3 Fundraising Habits for Bigger Results and Better Living

The time is always right to implement new ideas into your fundraising approach.

Whether you find yourself at the end of a quarter or a fiscal year, consider each milestone a chance to create new habits that improve outcomes in your fundraising programs. Then, consider how you can apply these same principles in your personal life for more mindful daily living. Seek to amplify your fundraising goals by developing new habits of setting goals, stretching creativity, and communicating more effectively.

Fundraise by Setting a Goal

From fundraising to home renovation, begin to make intentional goal setting a part of your daily practice. Goal setting is most effective when it helps you take small steps toward bigger success, and making it a key feature of your fundraiser is a powerful way to drive home the purpose, mission, and impact your fundraiser can have. It also helps concentrate the energy of your development team and donors toward reaching your organizational mission.

The key to a successful fundraiser is setting a goal that will push the limits of what you can earn while inspiring your committee, staff, and volunteers to push themselves that extra mile to reach the goal. A good goal will:

  • improve upon past performance;
  • include quantitative and qualitative metrics; and
  • be attainable enough to inspire optimal performance.

For more on goal setting, consider 4 Goal Setting Strategies for your Fundraiser and start making these strategies habit. Practicing goal setting will shape your thinking in all areas of your life, helping you break big ideas into smaller, attainable parts.

Fundraise with Bold Creativity

The annual nature of fundraisers means that resource development managers, fundraisers, and even donors might begin to feel a sense of exhaustion–and perhaps boredom–when the fundraising efforts have the same flavor each year. Make it a habit this year to push your team to think outside the box on what it means to host a fundraiser.

Decide that this will be your organization’s year of creative thinking, and seek to re-frame how your donor base sees the fundraising process. This can be as simple as picking a particularly relevant theme that feels current or tailored to the human stories behind your work, or as significant as radically casting a new vision for your signature event. Steps like these can inject much need new energy and inspiration into your fundraiser.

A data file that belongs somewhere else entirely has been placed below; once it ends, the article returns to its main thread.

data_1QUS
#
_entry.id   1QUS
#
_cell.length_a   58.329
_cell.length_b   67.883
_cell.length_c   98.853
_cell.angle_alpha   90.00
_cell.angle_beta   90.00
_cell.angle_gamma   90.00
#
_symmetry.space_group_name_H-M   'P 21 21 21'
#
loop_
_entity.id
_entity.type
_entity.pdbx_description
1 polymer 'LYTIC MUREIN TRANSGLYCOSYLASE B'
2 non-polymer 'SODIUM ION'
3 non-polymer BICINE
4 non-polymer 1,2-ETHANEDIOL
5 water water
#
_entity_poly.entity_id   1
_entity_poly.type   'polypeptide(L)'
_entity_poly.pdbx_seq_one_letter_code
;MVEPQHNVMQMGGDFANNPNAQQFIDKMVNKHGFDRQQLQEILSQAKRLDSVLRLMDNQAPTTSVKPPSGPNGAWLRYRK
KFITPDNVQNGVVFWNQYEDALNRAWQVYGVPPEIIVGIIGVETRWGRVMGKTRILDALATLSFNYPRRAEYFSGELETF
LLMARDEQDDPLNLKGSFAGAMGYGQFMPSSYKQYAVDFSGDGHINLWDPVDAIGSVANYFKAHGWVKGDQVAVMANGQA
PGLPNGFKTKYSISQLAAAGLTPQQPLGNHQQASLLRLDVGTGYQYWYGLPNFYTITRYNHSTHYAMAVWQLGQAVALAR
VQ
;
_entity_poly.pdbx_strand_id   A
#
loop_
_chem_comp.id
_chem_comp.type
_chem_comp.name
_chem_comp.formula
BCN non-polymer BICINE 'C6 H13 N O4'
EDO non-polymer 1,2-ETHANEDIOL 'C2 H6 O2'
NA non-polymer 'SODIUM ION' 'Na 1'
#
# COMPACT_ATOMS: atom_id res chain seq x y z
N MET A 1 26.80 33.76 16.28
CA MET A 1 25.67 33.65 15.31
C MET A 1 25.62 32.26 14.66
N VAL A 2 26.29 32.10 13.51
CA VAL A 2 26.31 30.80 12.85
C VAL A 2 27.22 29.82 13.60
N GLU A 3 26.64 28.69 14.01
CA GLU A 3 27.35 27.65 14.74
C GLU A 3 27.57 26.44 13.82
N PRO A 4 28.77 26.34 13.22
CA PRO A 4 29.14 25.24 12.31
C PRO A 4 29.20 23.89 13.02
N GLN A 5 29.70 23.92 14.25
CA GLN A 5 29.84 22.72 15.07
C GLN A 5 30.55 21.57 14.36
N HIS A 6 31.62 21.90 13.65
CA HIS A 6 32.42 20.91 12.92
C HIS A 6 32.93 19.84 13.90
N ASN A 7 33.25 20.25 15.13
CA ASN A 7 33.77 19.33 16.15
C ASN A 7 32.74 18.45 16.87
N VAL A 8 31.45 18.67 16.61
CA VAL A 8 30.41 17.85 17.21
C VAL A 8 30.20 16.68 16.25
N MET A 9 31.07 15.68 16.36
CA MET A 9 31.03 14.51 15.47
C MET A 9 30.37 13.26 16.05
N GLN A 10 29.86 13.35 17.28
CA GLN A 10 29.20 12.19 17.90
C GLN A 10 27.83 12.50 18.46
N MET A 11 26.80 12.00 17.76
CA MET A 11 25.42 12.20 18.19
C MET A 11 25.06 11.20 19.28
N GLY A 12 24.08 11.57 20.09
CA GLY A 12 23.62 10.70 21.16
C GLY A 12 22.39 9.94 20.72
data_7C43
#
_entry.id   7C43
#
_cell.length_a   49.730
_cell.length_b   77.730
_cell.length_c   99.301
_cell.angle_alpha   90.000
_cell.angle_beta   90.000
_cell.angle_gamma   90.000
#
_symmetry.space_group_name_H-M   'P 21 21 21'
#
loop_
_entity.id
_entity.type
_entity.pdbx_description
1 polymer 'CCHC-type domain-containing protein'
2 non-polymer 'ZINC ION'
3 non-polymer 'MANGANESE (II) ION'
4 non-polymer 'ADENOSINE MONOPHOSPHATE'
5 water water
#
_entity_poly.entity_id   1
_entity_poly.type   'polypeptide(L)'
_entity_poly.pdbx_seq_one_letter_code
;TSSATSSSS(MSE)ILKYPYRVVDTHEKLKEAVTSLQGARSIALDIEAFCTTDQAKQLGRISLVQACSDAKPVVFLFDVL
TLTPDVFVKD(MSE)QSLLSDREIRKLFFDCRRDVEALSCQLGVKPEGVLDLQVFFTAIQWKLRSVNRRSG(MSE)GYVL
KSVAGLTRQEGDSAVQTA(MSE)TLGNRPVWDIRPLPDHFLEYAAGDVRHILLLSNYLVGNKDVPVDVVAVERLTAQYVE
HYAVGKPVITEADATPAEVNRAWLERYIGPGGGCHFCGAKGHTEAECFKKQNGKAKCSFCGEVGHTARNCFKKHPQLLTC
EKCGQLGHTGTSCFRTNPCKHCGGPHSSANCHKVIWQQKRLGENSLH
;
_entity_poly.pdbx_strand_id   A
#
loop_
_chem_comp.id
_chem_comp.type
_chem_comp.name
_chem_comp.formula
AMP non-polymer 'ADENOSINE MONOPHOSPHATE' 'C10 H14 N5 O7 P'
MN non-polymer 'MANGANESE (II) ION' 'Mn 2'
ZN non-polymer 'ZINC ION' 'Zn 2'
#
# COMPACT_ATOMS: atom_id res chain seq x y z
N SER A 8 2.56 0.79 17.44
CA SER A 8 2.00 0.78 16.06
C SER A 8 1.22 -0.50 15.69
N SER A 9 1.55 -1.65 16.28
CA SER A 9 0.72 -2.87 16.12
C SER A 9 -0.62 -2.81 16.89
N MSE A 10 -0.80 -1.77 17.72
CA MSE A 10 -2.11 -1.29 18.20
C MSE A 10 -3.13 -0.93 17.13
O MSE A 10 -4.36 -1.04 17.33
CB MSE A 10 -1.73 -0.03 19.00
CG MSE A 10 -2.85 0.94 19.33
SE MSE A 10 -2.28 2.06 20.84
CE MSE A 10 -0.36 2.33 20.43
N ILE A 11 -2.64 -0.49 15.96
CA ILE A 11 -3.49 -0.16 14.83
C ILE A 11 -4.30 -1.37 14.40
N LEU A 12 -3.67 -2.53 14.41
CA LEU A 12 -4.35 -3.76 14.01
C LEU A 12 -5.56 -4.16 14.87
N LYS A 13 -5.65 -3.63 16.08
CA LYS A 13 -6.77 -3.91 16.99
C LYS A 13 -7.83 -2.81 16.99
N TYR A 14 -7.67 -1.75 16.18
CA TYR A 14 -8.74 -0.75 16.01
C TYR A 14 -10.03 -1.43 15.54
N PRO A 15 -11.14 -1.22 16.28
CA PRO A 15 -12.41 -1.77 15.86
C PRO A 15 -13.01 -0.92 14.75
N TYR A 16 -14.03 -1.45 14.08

Extend this habit beyond your fundraising responsibilities and pick up a new creative hobby, such as painting or drawing. Training your mind to play in creative spaces will benefit your mood and your ability to come up with winning ideas in business and community support.

Fundraise with Better Listening

At its core, fundraising is essentially communication. From inspiring your donors to crafting the perfect fundraising pitch with your fundraising team, good communication is key to a more successful fundraiser and more engagement from the community stakeholders.

The traditional model of communication is all about sending, receiving and interpreting messages. Organizations usually have a good idea of the message they want to send, but it can be difficult to understand exactly what response your donors are giving until after the fundraiser is over. So how can you listen better to your donors and stakeholders? In addition to having face-to-face conversations, try evaluating your historical data to see what messages the numbers might be sending. Data can be one of the most valuable sources of communicative feedback in a fundraiser, especially when you focus on trends.

And, communication isn’t exclusively an outward-facing practice. Communicating with your donors and fundraisers is a great way to make sure that they are informed about the fundraising goals and progress. Try establishing a timeline for communicating with your team as an internal communication strategy. Plot out targeted communications to make sure that staff members are staying active in their fundraising and proactively participating.

In your daily life, start using active listening to help you internalize what important people in your life are sharing. Paraphrase what you’ve heard in conversations, validate the underlying emotions, and respond thoughtfully. When you practice suspending your own thoughts while listening to others, you’ll be surprised at how much richer your conversations are.

These are habits you don’t want to break if bigger fundraising goals are in your future. Practice makes perfect, so get a jump-start on these new personal and philanthropic strategies for your best year of fundraising yet.

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